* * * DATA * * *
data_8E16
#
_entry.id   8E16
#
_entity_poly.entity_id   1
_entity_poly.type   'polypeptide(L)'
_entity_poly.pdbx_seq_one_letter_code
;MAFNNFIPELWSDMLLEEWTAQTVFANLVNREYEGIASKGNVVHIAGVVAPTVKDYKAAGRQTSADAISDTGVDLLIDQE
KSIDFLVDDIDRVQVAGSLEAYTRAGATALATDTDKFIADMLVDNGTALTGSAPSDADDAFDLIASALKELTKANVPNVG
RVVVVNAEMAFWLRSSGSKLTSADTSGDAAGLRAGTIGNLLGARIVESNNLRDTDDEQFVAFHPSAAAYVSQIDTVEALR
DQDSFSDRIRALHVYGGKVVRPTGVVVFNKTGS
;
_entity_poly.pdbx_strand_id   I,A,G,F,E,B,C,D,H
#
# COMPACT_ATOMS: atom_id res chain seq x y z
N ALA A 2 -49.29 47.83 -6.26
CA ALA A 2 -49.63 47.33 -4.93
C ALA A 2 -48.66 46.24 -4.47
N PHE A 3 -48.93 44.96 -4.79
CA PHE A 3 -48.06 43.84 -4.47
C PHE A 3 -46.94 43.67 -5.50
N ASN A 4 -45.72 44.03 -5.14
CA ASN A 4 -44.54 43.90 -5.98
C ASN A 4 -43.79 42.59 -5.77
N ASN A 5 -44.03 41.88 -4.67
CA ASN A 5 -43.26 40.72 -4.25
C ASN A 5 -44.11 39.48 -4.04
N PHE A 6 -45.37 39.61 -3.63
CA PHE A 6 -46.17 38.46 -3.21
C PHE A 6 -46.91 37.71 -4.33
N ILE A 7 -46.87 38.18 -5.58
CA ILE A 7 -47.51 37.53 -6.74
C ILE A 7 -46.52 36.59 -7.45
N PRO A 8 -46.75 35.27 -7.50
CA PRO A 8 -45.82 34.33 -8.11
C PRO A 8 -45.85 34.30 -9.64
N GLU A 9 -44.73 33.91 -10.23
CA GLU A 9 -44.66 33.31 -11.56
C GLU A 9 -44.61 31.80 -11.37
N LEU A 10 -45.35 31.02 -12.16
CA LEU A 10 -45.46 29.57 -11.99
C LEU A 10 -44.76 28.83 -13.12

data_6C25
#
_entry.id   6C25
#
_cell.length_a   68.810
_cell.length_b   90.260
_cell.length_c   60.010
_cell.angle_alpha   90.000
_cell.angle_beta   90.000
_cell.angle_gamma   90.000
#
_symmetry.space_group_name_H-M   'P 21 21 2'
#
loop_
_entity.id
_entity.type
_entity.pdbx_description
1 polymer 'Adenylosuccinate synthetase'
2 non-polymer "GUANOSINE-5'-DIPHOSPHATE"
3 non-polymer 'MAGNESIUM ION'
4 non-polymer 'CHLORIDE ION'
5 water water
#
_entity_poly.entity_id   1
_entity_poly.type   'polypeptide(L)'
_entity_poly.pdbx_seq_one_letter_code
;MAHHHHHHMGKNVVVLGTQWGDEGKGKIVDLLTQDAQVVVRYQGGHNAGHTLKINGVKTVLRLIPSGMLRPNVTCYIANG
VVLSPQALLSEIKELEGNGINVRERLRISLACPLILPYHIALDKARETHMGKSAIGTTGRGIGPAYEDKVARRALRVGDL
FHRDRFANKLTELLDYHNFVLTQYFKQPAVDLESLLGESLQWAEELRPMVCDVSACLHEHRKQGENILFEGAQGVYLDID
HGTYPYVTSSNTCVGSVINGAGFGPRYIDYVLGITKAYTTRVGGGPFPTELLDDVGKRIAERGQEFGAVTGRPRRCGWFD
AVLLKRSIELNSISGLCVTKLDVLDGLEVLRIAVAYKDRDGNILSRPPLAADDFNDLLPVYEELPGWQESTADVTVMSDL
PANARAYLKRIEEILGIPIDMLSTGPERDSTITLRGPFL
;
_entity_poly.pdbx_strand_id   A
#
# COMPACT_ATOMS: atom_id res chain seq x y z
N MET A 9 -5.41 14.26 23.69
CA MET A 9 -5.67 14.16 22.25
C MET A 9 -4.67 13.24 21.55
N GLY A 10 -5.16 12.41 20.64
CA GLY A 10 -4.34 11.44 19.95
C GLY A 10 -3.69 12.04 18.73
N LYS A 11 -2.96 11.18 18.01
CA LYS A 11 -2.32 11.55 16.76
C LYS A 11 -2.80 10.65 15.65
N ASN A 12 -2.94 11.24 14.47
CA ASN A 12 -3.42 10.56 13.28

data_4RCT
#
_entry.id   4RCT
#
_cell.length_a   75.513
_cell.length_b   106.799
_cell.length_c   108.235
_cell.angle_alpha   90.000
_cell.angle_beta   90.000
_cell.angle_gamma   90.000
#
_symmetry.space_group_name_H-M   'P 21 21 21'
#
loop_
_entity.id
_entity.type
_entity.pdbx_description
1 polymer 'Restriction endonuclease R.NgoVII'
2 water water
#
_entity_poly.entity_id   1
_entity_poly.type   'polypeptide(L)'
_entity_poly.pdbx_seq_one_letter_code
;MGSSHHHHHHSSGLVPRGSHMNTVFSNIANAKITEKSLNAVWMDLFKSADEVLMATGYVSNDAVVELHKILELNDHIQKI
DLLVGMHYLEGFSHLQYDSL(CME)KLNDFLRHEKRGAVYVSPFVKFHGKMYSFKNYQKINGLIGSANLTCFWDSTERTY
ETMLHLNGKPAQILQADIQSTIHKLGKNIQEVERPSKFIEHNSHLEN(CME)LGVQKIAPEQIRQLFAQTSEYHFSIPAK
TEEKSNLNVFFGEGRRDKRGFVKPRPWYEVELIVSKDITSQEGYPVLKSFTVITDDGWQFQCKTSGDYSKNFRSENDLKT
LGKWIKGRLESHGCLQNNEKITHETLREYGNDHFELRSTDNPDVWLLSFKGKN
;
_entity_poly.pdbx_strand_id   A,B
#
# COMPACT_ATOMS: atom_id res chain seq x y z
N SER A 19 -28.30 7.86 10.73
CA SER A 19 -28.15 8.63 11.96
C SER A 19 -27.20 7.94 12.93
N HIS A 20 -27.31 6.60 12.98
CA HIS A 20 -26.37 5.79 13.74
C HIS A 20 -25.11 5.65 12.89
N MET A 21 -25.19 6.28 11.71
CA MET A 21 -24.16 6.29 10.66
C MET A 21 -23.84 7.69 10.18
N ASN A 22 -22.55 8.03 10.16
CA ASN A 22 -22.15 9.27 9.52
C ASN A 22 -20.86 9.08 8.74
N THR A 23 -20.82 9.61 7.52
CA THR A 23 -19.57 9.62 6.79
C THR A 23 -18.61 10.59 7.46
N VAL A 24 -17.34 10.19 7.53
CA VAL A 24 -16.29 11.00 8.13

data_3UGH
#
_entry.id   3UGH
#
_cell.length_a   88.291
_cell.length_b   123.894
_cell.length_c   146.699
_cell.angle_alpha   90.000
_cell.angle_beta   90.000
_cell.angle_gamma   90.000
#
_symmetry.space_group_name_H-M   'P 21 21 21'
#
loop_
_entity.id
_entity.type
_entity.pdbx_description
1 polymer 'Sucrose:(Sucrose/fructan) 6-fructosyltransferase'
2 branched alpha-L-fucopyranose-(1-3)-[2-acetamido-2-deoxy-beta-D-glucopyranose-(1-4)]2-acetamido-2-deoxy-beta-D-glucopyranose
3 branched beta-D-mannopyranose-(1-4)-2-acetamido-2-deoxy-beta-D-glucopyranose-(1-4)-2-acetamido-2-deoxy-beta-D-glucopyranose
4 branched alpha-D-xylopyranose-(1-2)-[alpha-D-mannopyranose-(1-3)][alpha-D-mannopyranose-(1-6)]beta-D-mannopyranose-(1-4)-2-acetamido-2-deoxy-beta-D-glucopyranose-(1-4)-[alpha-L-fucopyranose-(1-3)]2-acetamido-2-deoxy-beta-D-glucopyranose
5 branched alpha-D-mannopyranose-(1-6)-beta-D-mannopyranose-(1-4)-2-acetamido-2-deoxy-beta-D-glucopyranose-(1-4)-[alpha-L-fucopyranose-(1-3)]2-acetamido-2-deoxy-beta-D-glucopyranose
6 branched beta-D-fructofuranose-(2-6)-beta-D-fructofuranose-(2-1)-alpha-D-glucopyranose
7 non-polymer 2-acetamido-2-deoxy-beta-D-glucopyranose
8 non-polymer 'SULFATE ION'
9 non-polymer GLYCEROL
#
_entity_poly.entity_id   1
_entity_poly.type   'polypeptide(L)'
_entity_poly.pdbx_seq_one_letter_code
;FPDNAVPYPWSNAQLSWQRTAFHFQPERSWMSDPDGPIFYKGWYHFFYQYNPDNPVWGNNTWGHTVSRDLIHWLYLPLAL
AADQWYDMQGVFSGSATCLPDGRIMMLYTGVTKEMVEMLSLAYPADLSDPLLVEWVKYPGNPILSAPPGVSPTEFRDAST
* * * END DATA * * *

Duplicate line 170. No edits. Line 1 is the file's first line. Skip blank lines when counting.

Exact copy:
AADQWYDMQGVFSGSATCLPDGRIMMLYTGVTKEMVEMLSLAYPADLSDPLLVEWVKYPGNPILSAPPGVSPTEFRDAST